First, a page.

Enjoy your day!
-KarenAugust 14, 2017 at 4:17 pm in reply to: low platelets means no chemo again and cancer pain is back #95363
Thank you so much for updating us! I’m sorry it took me so long to respond, I’ve been away for a family wedding in the Midwest.
I’m glad to see that your MIL’s platelets rebounded a bit, and that the oncologist is taking a pro-active approach to monitoring her counts. Thank goodness as well that her pain is more manageable now! Whew!
Keeping you all in my thoughts,
When receiving chemotherapy, have you as a patient ever received education on infiltration or extravasation of chemotherapy agents? The most important thing a nurse can do to prevent and or minimize tissue damage due to the leakage of chemotherapy into the skin, is to educate the patient who is receiving the drug.
When individuals receive chemotherapy via a peripheral i.v., frequent assessments should occur to make sure the vein is intact, and the drug is not leaking into the surrounding tissue. Although much less common, leakage of medication can occur with the use of a port a cath as well, if the needle is too short, becomes dislodged, and so forth.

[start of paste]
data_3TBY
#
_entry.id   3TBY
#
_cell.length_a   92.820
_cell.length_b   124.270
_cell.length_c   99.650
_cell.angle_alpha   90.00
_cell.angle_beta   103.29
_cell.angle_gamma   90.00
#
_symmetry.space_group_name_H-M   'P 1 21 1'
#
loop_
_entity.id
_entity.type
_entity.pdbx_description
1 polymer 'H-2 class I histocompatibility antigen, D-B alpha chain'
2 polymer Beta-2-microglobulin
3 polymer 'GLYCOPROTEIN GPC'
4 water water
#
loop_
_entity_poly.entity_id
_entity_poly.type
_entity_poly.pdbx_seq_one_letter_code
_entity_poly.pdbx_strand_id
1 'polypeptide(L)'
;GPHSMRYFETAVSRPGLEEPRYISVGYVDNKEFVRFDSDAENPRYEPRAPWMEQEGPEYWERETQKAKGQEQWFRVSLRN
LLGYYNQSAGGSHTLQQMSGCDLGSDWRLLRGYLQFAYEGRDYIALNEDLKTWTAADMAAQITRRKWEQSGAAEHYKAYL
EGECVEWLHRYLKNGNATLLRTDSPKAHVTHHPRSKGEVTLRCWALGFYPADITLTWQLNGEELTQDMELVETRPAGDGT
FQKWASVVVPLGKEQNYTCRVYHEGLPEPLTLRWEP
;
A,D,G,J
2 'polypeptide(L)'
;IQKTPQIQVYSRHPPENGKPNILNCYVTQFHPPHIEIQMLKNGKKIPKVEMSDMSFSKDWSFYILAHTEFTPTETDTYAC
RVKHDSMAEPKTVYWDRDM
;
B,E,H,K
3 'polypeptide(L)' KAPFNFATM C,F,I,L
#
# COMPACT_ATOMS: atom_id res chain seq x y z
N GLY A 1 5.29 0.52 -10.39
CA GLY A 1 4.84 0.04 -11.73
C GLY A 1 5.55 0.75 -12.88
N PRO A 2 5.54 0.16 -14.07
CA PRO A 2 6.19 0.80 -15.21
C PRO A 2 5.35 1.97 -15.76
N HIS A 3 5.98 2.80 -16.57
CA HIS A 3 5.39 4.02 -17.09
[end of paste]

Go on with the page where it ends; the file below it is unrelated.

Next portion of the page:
Here is some information although directed at nurses, which includes a lot of great patient teaching information. It is best to be well informed as a patient, so you will know if there is an issue with your intravenous site.
-KarenAugust 4, 2017 at 3:13 pm in reply to: Source of CC: Background Information about you or family member #94178
More on this topic. I found a prospective study from 2016 on the consumption of sugar sweetened beverages and the risk of biliary tract cancer. AMMF posted the article as a pdf, so the article can be read in its entirety.
Type 2 diabetes and obesity have been associated with an increased risk for bile duct cancer. The results of this study indicate that the consumption of sugar sweetened beverages (and subsequent elevation in fasting blood glucose levels) may be linked to biliary cancers.
The study included 70, 832 men and women over a period of 13.2 years.
Integration of Palliative Care Into Standard Oncology Care: American Society of Clinical Oncology Clinical Practice Guideline Update